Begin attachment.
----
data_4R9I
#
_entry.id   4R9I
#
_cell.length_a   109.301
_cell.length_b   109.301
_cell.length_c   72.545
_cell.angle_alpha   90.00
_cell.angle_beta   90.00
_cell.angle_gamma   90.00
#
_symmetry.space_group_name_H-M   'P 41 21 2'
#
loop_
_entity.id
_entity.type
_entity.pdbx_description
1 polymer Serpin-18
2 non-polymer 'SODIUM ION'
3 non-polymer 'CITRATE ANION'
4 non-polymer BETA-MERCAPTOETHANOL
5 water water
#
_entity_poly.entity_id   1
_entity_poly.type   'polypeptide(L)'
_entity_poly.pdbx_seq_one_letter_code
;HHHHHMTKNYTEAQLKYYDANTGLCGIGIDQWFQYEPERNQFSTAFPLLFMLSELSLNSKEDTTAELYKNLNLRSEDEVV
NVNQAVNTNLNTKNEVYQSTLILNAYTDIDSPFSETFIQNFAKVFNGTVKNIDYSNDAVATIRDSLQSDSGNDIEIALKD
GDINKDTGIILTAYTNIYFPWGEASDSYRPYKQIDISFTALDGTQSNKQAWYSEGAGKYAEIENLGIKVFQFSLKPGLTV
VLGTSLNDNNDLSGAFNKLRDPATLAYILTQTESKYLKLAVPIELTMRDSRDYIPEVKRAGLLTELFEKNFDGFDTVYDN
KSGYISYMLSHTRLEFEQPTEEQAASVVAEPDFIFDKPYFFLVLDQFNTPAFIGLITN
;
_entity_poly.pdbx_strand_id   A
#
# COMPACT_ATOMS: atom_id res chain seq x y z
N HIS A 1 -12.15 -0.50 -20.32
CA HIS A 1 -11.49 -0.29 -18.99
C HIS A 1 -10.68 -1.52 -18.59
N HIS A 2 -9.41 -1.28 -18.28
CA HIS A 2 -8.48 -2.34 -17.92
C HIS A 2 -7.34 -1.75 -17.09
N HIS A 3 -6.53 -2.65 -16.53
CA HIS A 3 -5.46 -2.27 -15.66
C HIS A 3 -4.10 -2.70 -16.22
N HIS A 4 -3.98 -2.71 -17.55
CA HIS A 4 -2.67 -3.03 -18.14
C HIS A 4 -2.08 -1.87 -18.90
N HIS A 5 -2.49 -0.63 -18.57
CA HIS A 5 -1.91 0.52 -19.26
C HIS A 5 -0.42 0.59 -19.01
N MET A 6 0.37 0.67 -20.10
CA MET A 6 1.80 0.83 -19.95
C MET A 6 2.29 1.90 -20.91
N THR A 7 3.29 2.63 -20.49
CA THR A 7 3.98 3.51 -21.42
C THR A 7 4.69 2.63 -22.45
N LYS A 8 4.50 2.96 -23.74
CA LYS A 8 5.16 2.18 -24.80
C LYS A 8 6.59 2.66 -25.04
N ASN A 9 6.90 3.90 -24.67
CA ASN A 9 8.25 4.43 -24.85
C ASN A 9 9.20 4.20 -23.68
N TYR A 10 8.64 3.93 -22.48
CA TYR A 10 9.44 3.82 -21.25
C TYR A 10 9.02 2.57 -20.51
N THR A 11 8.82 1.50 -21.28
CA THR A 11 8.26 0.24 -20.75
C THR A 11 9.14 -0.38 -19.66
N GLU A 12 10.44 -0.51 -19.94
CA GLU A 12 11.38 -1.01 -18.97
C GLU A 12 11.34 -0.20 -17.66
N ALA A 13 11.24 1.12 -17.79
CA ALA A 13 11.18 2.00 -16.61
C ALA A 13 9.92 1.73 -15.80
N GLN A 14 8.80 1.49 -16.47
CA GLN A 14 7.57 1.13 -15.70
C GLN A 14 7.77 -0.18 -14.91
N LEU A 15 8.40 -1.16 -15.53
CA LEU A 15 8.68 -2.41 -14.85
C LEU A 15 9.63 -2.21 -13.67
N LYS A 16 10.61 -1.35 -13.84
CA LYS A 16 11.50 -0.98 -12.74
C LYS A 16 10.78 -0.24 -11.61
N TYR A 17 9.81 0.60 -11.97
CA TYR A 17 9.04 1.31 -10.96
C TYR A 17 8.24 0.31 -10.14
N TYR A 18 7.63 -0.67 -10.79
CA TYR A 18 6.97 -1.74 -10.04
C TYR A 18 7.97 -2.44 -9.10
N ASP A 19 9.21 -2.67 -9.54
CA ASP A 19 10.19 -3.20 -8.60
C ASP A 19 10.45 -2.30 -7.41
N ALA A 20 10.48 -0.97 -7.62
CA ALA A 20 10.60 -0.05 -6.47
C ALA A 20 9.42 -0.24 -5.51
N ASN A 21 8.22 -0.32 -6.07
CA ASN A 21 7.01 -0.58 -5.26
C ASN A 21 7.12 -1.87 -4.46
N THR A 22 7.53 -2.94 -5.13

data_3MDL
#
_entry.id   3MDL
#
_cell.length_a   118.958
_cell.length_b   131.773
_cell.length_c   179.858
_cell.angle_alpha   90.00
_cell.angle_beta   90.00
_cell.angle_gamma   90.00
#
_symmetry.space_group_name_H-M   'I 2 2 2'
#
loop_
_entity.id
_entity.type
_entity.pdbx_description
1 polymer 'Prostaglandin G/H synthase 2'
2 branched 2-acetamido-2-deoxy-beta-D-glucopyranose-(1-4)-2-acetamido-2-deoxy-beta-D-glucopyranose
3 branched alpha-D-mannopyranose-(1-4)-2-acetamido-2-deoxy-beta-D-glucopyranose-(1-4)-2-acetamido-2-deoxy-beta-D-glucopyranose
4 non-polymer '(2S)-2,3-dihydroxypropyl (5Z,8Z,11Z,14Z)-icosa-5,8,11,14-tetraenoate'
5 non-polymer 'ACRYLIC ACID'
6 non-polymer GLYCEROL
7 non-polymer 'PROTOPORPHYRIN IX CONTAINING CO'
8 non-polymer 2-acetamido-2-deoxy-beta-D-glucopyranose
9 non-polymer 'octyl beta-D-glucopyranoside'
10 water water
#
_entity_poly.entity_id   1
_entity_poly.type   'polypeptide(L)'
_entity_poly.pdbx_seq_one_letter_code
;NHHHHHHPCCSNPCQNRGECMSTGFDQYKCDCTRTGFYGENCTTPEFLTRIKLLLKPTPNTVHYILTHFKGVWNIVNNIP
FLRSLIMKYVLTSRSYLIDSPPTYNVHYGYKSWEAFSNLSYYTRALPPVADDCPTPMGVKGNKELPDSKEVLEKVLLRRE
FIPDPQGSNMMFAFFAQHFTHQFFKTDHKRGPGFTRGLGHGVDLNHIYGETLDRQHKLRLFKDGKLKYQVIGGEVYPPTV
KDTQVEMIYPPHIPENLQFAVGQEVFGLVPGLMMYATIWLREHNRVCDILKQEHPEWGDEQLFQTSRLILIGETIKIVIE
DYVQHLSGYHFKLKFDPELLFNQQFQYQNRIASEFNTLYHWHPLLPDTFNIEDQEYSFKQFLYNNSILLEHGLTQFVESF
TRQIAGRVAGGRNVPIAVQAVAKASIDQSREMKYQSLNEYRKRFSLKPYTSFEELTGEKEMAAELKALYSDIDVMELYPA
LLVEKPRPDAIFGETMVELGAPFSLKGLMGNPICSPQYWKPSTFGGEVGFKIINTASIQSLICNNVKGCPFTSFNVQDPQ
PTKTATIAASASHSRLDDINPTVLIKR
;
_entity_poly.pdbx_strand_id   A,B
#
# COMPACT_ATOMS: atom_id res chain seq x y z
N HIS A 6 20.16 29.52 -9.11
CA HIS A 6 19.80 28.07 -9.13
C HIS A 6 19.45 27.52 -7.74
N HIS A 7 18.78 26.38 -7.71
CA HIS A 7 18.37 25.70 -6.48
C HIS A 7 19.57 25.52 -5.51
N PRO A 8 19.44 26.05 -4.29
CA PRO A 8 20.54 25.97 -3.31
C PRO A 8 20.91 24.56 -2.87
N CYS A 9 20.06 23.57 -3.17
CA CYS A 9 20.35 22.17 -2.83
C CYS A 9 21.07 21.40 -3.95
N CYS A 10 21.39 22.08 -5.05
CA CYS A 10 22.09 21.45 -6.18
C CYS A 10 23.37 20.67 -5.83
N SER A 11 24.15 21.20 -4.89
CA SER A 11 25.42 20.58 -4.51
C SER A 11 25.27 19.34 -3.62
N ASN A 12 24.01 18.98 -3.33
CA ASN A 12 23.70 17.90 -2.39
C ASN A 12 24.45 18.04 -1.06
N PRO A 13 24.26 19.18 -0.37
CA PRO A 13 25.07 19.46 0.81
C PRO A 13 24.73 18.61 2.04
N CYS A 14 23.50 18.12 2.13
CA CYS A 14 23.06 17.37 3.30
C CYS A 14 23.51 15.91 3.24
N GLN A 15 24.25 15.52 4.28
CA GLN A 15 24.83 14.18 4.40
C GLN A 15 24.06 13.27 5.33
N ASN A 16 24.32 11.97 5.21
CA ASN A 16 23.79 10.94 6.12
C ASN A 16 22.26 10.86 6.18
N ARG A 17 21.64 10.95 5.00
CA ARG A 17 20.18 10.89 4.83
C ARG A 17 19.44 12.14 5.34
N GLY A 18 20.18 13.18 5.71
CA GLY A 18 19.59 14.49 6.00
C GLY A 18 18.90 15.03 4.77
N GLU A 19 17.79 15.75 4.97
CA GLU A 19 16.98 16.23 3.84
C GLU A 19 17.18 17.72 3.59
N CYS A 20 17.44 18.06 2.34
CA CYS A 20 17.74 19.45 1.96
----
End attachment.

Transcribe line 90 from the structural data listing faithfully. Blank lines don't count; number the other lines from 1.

N ASP A 19 9.21 -2.67 -9.54